I have already learned that the value of this car lies with your driving habits and needs.
But the subject is tempting and very interesting since I have an unused electric dryer outlet available should my needs change...:cool:
 

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I know about electricity. But I also know about lawsuits and liability. You will not get any answers from Honda people. It would be prohibited by their corporate lawyers.
It's all interesting; I am sorry a level 2 was not included in my purchase; I'll deal with that because I have all night to charge for the next day's 40-mile run.
I have already learned that the value of this car lies with your driving habits and needs.
But the subject is tempting and very interesting since I have an unused electric dryer outlet available should my needs change...:cool:
Just my personal thought on this. You should have no fear of lawsuits or liability. The EVSE is obviously designed to do 240V. I have been using this technique with a Chrysler EVSE now for 2-1/2 years and it works great. Charges either of my PHEVs in 5-6 hours instead of 10-12 hours. In reality, a Level 2 was included with your purchase because that’s what the EVSE becomes when you plug it into 240v.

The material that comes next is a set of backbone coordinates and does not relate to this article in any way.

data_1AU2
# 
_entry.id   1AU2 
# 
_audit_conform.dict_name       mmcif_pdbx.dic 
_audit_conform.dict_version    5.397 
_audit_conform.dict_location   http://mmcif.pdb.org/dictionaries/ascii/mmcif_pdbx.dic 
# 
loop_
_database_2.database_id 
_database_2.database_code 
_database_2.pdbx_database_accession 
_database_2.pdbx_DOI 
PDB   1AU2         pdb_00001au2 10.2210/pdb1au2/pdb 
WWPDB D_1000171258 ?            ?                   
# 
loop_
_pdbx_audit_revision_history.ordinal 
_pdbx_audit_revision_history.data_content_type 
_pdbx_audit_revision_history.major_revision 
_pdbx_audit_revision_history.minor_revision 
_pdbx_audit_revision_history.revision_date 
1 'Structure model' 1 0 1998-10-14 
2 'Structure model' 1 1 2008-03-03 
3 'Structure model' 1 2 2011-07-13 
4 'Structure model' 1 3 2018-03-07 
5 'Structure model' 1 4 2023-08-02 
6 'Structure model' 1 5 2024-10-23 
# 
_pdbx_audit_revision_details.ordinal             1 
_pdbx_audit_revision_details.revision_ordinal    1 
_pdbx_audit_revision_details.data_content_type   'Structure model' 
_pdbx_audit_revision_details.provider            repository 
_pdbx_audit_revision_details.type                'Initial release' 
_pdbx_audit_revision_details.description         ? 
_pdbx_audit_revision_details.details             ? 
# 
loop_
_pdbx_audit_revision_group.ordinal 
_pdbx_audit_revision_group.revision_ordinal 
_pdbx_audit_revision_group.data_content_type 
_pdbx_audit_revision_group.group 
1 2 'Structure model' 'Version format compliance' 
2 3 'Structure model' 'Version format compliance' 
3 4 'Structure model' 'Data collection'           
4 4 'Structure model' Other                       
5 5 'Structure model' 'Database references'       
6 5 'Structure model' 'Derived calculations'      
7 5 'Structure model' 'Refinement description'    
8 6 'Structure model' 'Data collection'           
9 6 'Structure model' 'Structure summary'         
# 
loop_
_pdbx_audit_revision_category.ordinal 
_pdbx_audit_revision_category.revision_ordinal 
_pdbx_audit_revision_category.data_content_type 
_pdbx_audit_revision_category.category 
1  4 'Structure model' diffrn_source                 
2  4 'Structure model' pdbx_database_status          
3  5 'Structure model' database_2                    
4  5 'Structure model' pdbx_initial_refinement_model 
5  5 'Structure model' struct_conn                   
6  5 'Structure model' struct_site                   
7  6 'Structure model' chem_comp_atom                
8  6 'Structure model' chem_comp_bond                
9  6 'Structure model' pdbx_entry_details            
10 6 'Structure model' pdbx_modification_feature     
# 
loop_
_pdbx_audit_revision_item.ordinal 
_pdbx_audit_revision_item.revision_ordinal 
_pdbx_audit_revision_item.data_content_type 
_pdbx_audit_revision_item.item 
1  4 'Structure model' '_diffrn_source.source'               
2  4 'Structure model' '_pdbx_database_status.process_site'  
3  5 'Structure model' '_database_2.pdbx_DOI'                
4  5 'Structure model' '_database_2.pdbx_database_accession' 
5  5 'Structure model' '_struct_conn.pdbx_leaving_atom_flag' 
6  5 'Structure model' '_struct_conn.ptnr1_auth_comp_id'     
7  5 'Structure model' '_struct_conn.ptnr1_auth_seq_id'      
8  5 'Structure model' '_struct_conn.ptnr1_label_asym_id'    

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GM did the same thing on the OEM EVSE that comes with the Chevy Bolt. The guts in the EVSE are the same as the model provided in Europe and Asia, but in the States, the plug is a NEMA 5-15P. I cut off the 5-15P and changed it to an L6-20P. Do note that removing the OEM 5-15P will disable the temperature cut-off sensor in the plug. I just taped them off in the L6-20P, and depend on the fact that I've replaced the outlets with new screw-down terminal types in the locations I'll (rarely) use in my garage.

All of my extensions and adapters go from an L6-20R to whatever I want on the other end. My road kit has a #12AWG 100' L6-20 extension, and adapters for a 5-15P, 10-30P, 14-30P, and 14-50P. The GM OEM EVSE will pull 12A at 240V max, so will never overload the extension or adapters. (It appears that the Clarity will only pull 11A.)

I plan to cut off the 5-15P from the Clarity EVSE, and replace it with an L6-20P. That way, there will never be a 5-15R laying around in my garage with 240V on it...